Nebraska doctor urges people to get both doses of COVID-19 vaccine when available

Published: Jan. 13, 2021 at 8:10 AM CST
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LINCOLN, Neb. (KOLN) - We had a few people reach out to us who’ve said they’ve gotten the COVID-19 shot, experienced symptoms, and now are hesitant to receive their second dose, including a woman living in Blue Hill, Nebraska who works at a healthcare facility. After getting her first shot, she suffered from chills, headaches and nausea, but a doctor 10/11 spoke with says that should be expected.

One of the main side effects many experience after getting the COVID-19 vaccine is a sore arm for a day or two. Dr. Mark Rupp is the chief of infectious diseases at Nebraska Medical Center and says these symptoms are indicators that your body is recognizing the new vaccine.

He says the vaccine is shown to be more effective when given in two doses, weeks apart. That’s why getting the first and second doses is vitally important for it to do its job.

“When you compare it to the real risk of death from a serious disease like COVID-19 or the increasing reports of lingering symptoms that are associated with COVID-19, the risk benefit ratio is clear,” Dr. Rupp tells 10/11.

Dr. Rupp explains he understands certain side effects from the vaccine can disrupt everyday life like going to school or work, but he says when compared to lingering symptoms of having COVID-19, vaccine side effects are much more minor.

Dr. Rupp tells us the initial dose is simply to get the vaccine into your system, but the second booster shot ensures protection.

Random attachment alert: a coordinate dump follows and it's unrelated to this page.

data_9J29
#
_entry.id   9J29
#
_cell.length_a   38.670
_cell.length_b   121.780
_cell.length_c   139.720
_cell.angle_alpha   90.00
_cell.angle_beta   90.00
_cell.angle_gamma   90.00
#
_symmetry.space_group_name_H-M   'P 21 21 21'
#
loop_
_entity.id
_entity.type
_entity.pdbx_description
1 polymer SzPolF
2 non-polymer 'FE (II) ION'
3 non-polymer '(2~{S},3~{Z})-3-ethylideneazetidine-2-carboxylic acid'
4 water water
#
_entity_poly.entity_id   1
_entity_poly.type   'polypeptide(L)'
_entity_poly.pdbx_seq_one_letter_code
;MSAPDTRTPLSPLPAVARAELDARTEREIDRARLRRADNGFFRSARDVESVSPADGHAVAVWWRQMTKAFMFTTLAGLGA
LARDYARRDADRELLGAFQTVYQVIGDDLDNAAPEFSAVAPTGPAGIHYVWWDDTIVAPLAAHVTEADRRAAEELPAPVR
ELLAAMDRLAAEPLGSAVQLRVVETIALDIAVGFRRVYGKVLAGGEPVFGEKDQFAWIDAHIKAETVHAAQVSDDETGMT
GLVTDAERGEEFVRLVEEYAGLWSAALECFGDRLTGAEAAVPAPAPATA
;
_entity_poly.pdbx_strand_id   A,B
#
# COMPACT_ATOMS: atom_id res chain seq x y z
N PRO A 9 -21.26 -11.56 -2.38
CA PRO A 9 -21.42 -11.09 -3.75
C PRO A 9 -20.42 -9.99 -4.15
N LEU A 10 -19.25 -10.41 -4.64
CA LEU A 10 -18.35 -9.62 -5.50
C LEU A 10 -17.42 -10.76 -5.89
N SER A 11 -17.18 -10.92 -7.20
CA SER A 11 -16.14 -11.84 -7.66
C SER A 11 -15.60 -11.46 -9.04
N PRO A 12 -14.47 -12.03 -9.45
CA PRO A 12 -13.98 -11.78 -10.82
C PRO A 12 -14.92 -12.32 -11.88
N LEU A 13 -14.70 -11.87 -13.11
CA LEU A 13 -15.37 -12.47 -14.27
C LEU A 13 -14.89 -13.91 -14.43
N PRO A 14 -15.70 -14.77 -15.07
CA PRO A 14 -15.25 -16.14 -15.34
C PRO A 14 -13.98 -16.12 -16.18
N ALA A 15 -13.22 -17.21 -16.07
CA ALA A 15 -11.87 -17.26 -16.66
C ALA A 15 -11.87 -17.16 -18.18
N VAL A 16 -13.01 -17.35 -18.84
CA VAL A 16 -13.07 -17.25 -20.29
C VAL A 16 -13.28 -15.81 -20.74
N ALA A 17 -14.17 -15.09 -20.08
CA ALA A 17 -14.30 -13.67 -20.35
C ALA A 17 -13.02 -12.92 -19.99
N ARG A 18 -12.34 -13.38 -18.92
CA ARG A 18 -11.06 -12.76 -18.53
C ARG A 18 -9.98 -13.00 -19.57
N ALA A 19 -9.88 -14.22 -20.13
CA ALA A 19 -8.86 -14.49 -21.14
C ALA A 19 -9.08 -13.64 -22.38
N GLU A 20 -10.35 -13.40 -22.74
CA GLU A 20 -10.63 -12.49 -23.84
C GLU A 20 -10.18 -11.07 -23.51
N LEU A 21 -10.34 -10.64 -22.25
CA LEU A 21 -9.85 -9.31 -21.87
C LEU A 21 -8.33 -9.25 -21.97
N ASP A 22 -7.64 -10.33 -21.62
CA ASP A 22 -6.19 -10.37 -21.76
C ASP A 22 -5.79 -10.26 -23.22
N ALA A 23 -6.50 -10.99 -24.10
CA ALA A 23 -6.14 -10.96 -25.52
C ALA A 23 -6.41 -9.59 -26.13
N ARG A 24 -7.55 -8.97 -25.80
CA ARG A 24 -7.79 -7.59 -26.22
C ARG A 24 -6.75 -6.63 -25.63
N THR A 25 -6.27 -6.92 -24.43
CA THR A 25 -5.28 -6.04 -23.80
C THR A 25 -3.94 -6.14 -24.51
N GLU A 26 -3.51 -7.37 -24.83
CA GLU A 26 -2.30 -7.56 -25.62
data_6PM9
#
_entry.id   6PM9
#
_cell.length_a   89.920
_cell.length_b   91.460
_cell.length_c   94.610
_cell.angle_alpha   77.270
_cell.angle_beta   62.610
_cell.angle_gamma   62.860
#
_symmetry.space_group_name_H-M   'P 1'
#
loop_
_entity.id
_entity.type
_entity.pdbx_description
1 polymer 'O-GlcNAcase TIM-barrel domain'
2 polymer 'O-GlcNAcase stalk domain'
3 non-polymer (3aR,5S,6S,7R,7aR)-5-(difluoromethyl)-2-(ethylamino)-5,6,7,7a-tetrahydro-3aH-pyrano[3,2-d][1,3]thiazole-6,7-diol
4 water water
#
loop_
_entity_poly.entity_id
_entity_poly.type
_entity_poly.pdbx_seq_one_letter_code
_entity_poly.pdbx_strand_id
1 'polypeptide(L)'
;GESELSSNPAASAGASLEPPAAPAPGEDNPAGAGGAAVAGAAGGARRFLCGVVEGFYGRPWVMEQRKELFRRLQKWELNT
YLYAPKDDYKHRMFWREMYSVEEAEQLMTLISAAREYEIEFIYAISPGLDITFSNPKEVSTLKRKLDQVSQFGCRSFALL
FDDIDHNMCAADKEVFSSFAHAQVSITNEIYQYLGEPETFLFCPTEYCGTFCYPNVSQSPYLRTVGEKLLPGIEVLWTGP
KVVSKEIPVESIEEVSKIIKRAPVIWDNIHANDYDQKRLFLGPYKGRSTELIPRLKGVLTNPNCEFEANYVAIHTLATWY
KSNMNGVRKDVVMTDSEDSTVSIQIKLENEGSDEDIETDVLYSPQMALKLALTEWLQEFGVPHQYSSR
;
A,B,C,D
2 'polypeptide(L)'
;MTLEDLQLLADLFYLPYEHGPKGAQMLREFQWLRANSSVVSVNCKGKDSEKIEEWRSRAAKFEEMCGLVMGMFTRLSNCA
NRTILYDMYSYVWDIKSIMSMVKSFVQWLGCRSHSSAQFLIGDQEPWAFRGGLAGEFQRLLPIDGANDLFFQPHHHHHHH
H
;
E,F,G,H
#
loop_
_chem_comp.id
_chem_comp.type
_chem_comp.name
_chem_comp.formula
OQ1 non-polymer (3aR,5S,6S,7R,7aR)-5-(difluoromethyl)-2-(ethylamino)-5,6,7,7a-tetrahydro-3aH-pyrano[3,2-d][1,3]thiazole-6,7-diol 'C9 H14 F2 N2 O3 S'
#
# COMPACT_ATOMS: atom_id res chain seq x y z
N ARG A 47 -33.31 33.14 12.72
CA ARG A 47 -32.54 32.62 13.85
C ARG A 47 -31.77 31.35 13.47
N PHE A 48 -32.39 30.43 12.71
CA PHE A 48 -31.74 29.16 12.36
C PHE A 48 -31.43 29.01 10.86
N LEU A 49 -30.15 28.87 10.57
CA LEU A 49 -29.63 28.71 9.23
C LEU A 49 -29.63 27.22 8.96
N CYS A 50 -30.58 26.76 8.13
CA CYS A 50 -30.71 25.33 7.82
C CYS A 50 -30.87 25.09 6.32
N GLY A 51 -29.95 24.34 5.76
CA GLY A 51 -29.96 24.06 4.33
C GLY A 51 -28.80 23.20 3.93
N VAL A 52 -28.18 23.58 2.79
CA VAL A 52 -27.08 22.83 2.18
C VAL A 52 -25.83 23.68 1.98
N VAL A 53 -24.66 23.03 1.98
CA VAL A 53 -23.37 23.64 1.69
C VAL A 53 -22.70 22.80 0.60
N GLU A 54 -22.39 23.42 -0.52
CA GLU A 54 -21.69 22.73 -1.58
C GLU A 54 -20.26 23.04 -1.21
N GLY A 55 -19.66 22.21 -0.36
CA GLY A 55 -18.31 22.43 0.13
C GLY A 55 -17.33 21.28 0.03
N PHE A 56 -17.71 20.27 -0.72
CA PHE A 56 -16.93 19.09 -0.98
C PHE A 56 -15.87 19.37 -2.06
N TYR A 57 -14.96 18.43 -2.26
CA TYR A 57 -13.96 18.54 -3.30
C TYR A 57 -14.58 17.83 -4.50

“When you do the math, when you look at the numbers, when you look at what is the benefit versus what is the risk, I think it’s clear people should pony up, roll up their sleeves, and get the vaccine as soon as it’s available to them,” Dr. Rupp tells 10/11.

Dr. Rupp says the vaccine, when taken in the first and second doses, shows a 95% effective rate against COVID-19. That’s why he says he’s stressing the importance of getting both doses to increase it’s chances of working in your body.

Dr. Rupp notes that during the break period between the first and second doses, you’re still not as protected from a severe case of the virus, which he says is why you need the second booster shot.

Dr. Rupp says if you’ve gotten the first dose of the vaccine and had side effects after, you should anticipate those again after getting your second dose. He says taking over the counter medicine like Tylenol or Motrin should help.

Dr. Rupp suggests if you can, try to schedule your second dose of the vaccine when you have time to rest and re-cooperate in case you experience some side effects. If you start to develop things like a cough or shortness of breath, it’s best to see a doctor.

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